Windhoek's land price headache

Building materials remain the most significant cost component, accounting for 63% of total building costs at Keetmanshoop, Rundu, Katima Mulilo and Ondangwa.

17 March 2020 | Infrastructure

It costs about N$522 393 to build a three-bedroom house in Windhoek, compared to N$331 980 for the same house at Keetmanshoop, because of varying land prices.

Land measuring 375 square metres in Windhoek's Khomasdal suburb, which is considered a middle-income area, costs 11 times more than land in Keetmanshoop's middle-income residential area.

Taking into consideration all costs involved, land accounts for 6% of the total cost at Keetmanshoop, while in Windhoek it accounts for 40%.

This is according to a new report by First Capital, which monitors housing trends in Namibia.

It compared construction costs in Windhoek, Keetmanshoop, Swakopmund, Ondangwa, Rundu and Katima Mulilo in January this year.

The report found that the cost of building a standard three-bedroom house is around N$343 030 in towns such as Rundu, Ondangwa and Katima Mulilo, while the same house can cost N$390 520 at Swakopmund.

Building materials remain the most significant cost component, accounting for 63% of total building costs at Keetmanshoop, Rundu, Katima Mulilo and Ondangwa.

On average, the building materials needed for a standard three-bedroom house cost N$215 700 at Katima Mulilo and N$215 500 at Ondangwa. Keetmanshoop, Windhoek and Swakopmund offer the cheapest building materials at N$213 900, N$214 400 and N$214 600 respectively.

According to the report, the cost of building materials at Keetmanshoop is N$1 750 less than at Katima Mulilo.

“The difference in building material costs by town reflects varying prices due to supply sources that are largely unique to every town. For example, sand, stones, bricks and roofing material prices differ by town,” the report states.

The cost of a serviced plot measuring 375 square metres is the lowest at Keetmanshoop (N$18 500), followed by Rundu (N$27 800). A plot of the same size would cost N$208 200 in a middle-class area such as Khomasdal in Windhoek, making it the most expensive, followed by Swakopmund (N$76 000).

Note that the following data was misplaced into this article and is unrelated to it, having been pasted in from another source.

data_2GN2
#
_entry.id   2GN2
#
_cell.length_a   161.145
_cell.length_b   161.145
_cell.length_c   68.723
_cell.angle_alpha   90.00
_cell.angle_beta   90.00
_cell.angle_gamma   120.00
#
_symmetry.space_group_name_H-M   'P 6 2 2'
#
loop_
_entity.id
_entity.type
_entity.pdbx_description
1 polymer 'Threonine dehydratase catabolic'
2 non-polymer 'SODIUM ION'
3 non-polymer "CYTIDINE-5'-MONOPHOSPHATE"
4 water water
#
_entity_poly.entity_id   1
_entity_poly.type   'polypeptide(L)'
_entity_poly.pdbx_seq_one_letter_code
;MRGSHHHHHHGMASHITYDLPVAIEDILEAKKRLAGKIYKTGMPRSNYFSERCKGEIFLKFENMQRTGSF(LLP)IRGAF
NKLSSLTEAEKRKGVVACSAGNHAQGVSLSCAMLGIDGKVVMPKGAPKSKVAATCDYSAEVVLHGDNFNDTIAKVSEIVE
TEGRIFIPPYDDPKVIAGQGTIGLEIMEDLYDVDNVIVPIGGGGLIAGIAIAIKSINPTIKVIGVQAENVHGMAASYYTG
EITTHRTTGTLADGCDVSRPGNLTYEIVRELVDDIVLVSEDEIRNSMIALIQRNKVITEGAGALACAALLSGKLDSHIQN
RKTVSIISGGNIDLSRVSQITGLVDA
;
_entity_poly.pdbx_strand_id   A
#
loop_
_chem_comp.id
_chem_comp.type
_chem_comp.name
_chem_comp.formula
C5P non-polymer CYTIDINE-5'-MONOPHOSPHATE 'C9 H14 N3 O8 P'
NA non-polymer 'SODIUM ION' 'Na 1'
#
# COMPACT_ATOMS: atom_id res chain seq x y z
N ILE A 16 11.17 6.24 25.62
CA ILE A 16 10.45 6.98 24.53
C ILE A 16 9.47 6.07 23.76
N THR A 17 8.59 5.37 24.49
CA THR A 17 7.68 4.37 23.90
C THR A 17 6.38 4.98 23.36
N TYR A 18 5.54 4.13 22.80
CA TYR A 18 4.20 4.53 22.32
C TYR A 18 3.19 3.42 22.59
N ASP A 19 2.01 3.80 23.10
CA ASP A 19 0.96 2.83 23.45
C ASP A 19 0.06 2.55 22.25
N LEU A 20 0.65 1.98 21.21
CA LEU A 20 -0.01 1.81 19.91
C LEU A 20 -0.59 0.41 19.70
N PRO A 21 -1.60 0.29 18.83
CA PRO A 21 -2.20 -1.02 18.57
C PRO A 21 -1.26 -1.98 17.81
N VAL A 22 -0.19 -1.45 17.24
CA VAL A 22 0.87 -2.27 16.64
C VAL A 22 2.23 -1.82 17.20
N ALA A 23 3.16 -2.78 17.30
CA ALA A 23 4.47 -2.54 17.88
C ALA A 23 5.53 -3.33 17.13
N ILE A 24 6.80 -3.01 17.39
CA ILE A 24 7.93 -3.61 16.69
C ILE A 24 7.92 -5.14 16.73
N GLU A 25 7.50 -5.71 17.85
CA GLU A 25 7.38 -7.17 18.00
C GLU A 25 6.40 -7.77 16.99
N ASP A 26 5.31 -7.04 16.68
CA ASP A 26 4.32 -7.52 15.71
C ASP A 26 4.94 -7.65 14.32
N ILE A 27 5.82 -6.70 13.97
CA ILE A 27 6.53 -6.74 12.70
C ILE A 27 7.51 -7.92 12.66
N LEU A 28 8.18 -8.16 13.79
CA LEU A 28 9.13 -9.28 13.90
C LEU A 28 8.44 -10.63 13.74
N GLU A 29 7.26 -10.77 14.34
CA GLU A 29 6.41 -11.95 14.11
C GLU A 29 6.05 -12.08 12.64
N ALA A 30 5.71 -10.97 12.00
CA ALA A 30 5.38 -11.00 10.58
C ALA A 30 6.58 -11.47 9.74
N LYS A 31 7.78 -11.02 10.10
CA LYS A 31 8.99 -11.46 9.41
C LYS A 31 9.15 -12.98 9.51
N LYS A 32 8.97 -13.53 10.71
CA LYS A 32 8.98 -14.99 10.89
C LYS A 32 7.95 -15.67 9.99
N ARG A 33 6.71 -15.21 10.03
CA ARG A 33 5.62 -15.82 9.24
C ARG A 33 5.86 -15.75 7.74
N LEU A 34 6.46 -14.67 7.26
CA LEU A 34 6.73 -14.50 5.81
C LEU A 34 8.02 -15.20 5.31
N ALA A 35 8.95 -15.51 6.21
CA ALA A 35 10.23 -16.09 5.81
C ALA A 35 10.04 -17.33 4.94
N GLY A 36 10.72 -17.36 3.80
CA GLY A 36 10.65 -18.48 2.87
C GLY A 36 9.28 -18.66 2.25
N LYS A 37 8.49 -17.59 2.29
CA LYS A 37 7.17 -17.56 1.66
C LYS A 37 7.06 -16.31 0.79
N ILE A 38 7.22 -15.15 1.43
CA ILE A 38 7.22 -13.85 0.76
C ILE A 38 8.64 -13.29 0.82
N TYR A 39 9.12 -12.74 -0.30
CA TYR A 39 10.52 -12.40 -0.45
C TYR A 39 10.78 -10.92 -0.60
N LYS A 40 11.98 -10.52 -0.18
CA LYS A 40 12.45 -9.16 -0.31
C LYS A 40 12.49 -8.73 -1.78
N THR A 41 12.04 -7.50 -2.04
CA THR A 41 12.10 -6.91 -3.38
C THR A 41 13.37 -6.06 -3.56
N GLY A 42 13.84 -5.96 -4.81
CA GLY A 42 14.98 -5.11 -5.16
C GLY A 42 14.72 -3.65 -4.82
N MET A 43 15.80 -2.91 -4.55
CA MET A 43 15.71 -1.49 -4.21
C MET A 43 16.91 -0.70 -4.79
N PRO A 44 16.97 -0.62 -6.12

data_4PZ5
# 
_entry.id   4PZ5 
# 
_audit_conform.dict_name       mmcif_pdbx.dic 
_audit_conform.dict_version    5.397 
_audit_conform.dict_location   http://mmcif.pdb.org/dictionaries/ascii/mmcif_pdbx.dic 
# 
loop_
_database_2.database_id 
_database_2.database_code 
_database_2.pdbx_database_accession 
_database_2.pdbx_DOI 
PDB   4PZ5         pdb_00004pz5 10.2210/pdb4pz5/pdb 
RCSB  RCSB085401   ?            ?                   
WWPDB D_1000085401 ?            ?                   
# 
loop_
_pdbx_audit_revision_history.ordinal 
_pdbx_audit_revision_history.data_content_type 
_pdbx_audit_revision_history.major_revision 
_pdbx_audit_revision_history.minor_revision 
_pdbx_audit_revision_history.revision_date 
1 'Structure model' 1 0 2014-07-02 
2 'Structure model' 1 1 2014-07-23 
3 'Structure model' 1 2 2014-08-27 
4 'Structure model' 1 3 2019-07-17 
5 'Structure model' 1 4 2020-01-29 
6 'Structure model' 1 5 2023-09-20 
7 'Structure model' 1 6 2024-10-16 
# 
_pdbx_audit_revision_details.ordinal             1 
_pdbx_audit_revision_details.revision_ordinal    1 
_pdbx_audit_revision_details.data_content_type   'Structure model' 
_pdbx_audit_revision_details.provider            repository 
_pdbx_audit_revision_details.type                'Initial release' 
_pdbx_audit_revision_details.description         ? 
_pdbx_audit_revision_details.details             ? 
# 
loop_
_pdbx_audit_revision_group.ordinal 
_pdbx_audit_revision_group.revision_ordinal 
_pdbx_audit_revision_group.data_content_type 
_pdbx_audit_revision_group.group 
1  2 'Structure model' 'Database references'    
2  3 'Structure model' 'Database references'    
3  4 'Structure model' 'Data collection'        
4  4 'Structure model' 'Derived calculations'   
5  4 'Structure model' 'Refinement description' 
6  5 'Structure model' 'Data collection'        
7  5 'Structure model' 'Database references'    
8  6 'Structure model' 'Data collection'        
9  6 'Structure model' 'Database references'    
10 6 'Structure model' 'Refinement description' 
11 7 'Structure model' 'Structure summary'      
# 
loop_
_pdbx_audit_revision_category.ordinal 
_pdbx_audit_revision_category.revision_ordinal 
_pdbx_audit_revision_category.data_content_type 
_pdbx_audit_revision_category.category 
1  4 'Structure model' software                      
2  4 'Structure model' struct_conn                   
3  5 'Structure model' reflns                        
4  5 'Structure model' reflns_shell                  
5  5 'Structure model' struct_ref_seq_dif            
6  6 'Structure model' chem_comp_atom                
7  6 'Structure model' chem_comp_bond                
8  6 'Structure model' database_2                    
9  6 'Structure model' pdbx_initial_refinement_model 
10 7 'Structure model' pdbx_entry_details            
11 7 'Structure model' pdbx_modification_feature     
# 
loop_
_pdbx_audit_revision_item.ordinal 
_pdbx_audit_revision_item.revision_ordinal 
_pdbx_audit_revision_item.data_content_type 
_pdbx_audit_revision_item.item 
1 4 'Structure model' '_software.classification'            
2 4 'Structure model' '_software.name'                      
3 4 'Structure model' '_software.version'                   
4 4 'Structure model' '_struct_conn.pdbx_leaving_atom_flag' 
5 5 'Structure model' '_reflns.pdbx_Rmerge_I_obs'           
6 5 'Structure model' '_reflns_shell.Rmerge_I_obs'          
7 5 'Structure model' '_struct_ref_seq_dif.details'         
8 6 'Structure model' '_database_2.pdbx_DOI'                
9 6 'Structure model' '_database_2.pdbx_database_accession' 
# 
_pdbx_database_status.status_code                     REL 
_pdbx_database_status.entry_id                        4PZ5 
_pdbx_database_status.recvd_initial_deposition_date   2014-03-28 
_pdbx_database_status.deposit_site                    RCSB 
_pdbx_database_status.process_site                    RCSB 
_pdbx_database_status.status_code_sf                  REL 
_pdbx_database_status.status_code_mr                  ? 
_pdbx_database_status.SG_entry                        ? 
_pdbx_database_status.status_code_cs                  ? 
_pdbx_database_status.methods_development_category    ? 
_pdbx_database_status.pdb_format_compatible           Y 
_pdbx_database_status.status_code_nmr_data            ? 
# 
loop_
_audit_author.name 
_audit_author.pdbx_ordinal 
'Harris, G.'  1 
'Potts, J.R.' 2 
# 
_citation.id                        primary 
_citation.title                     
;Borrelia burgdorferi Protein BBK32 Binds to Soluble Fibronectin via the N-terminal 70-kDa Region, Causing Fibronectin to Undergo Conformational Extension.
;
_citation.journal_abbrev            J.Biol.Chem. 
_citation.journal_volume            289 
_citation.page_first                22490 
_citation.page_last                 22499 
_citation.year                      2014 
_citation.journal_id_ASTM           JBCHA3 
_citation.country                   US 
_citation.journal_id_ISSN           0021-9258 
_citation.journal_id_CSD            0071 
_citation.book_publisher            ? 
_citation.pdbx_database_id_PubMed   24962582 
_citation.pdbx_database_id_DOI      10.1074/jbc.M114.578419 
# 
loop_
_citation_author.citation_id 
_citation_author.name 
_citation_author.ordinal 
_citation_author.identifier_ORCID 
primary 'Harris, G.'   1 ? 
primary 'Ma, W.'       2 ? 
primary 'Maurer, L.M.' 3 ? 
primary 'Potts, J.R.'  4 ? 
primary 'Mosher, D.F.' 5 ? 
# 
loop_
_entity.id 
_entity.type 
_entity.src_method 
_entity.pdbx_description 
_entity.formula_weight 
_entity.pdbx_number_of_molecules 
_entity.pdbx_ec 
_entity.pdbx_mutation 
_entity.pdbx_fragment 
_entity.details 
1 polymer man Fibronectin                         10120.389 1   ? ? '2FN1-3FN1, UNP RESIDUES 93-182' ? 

At Ondangwa, the same size erf would cost N$32 000, at Katima Mulilo N$28 000 and at Rundu N$27 800.

“Though average growth of land prices has declined from the five-year average of 9% to 3% year-to-date, land still remains exorbitantly elevated, especially in Windhoek and coastal towns,” First Capital states.

The report says the high prices of land in Windhoek and at coastal towns can be explained by the higher demand for land in these towns.

“Other than land being costly in these towns, the rising supply deficit in land servicing and delivery continues to put pressure on prices. However, this research concludes that other than the mismatch between demand and supply of land, inefficiencies in servicing of land as well as speculative motives among private developers equally contribute to high urban land prices.”

The report concludes that building material prices are expected to remain stable throughout 2020.

“Given the dismal economic outlook, demand for cement is expected to remain weak, implying that the increased competition between two domestic producers (Ohorongo and Whale Rock) will continue to be based on reducing prices.”

It says land prices remain persistently high, which continues to be a limiting factor in acquiring residential property, especially in Windhoek and at the coast.

ELLANIE SMIT

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